The Three Classic Marketing Challenges Faced By Small Businesses
The other day I met with a client who was complaining that his marketing wasn’t doing a thing for his business. So I asked him three simple questions.
1. Do you have something good to say?
2. Do you say it well?
3. Do you say it often?
At my first question, “Do you have something good to say?” his eye-brows went up and he gave me a surprised and wary look. I think he was trying to figure out if he should feel insulted. Eventually he gave me a tepid answer that was far from confidence inspiring.
I then asked him “Do you say it well?” At this point, he started drumming his fingers impatiently on the table, clearly not comfortable with my line of questioning. “Of course we do!” was his eventual response and to prove his point he showed me some of their marketing collateral, and one or two ads they had run in trade journals. As I expected, their communications was the usual mix of unfocused copy-cat platitudes that so often plague small business marketing.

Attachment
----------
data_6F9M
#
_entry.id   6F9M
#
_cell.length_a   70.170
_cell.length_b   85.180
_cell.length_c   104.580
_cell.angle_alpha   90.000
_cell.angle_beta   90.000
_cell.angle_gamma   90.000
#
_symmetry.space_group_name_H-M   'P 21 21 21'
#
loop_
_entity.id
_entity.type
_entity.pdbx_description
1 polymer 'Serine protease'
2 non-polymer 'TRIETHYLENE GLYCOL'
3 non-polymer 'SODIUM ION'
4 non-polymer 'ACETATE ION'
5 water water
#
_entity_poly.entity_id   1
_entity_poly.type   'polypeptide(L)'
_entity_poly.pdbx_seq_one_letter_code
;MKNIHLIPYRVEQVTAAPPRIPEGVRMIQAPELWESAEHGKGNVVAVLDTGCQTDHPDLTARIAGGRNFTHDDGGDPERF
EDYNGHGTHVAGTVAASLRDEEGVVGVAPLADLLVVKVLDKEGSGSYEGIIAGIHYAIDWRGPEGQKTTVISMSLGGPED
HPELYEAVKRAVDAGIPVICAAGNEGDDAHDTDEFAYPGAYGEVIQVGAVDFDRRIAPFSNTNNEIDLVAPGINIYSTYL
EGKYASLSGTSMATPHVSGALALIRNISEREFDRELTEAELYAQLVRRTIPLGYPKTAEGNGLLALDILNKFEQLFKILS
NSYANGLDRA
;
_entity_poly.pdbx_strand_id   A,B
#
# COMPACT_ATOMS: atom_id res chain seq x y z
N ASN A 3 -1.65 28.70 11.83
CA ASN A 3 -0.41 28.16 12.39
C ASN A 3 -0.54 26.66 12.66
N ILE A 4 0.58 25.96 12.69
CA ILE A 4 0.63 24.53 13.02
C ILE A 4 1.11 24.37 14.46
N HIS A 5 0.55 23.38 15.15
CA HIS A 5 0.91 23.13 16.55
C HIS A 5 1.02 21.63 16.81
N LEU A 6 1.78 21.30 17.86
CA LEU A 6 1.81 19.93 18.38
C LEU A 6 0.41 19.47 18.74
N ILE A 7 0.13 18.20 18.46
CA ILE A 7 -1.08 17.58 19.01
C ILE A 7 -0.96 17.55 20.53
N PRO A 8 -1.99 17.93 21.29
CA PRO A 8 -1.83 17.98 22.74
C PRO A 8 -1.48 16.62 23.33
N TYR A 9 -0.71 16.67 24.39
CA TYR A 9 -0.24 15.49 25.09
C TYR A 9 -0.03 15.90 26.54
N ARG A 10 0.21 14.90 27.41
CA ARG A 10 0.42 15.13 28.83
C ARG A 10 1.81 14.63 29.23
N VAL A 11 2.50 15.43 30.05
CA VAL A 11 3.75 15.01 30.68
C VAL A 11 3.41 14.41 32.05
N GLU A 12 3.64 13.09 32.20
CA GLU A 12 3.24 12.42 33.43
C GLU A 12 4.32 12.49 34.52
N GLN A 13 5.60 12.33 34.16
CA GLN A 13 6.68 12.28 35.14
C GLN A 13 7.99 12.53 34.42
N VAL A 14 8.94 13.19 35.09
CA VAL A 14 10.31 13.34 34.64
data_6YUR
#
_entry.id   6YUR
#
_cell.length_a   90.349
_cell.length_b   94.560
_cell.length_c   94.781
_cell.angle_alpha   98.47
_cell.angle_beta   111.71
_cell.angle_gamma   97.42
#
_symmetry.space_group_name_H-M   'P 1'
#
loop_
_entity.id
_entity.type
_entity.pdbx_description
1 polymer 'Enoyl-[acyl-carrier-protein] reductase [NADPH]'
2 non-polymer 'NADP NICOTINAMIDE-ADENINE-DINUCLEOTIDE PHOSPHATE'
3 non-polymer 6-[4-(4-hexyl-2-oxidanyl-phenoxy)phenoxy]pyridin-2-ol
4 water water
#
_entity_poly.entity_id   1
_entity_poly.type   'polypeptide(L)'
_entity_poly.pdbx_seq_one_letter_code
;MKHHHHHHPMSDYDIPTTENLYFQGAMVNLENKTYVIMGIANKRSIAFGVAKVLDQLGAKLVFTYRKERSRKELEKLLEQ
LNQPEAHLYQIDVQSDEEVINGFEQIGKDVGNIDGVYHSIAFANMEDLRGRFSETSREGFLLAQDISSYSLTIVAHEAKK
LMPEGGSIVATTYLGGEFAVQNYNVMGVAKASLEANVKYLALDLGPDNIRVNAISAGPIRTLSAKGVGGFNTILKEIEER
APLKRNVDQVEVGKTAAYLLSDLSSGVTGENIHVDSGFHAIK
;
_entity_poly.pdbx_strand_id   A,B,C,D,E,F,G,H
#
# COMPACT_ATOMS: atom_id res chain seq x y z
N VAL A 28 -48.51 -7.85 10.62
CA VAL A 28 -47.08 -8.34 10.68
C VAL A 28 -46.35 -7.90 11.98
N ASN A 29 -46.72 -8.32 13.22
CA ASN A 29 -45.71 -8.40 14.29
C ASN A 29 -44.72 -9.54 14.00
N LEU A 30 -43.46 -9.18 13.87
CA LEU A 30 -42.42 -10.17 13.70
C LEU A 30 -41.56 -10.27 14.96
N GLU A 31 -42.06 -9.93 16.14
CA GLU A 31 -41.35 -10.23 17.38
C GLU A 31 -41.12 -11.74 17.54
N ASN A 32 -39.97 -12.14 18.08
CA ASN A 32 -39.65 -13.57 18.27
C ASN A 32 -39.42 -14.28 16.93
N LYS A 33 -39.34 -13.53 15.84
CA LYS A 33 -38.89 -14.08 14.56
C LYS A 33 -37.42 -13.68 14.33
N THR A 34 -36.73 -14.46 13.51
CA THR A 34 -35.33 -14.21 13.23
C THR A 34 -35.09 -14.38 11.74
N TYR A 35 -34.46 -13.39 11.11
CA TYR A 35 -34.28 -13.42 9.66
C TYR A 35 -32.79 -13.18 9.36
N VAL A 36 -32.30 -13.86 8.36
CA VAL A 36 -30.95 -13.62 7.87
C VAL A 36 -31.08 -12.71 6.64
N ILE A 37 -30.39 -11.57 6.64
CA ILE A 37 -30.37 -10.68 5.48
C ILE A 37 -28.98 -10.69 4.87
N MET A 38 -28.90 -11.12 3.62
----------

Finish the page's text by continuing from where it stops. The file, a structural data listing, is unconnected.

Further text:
With my third and final question, “Do you say it often?” he became down-right angry. “Of course we don’t! It hasn’t done us any good so why the heck should we through good money after bad!? I ran an ad two months ago in our trade journal and got only two calls. Last year we sent out a mailer to 2,200 companies and hardly got any response at all!”
This exchange typifies three of the main reasons small businesses struggle to earn a great return on their marketing investment:
1. They don’t have a clear understanding of the real needs and buying criteria of their target markets, and they don’t make the effort to ensure that their offering (value proposition, USP, whatever you want to call it) is 100% aligned with these buyer needs and decision criteria. Only by doing these two things can you truly “have something good to say”.
2. Even companies that do have something good (or even great) to say, often then fail to communicate their message with any passion, creativity or clarity. It’s the equivalent of the finest sushi shop in the city advertising “Cold Dead Fish Sold Here”…
3. And lastly, even those small businesses with a great business offering, articulated in a compelling fashion, often still fail to succeed in marketing simply due to a lack of commitment and “stick-to-it-iveness”.
In future posts, we’ll look at each of these three challenges and how exactly small businesses can overcome them.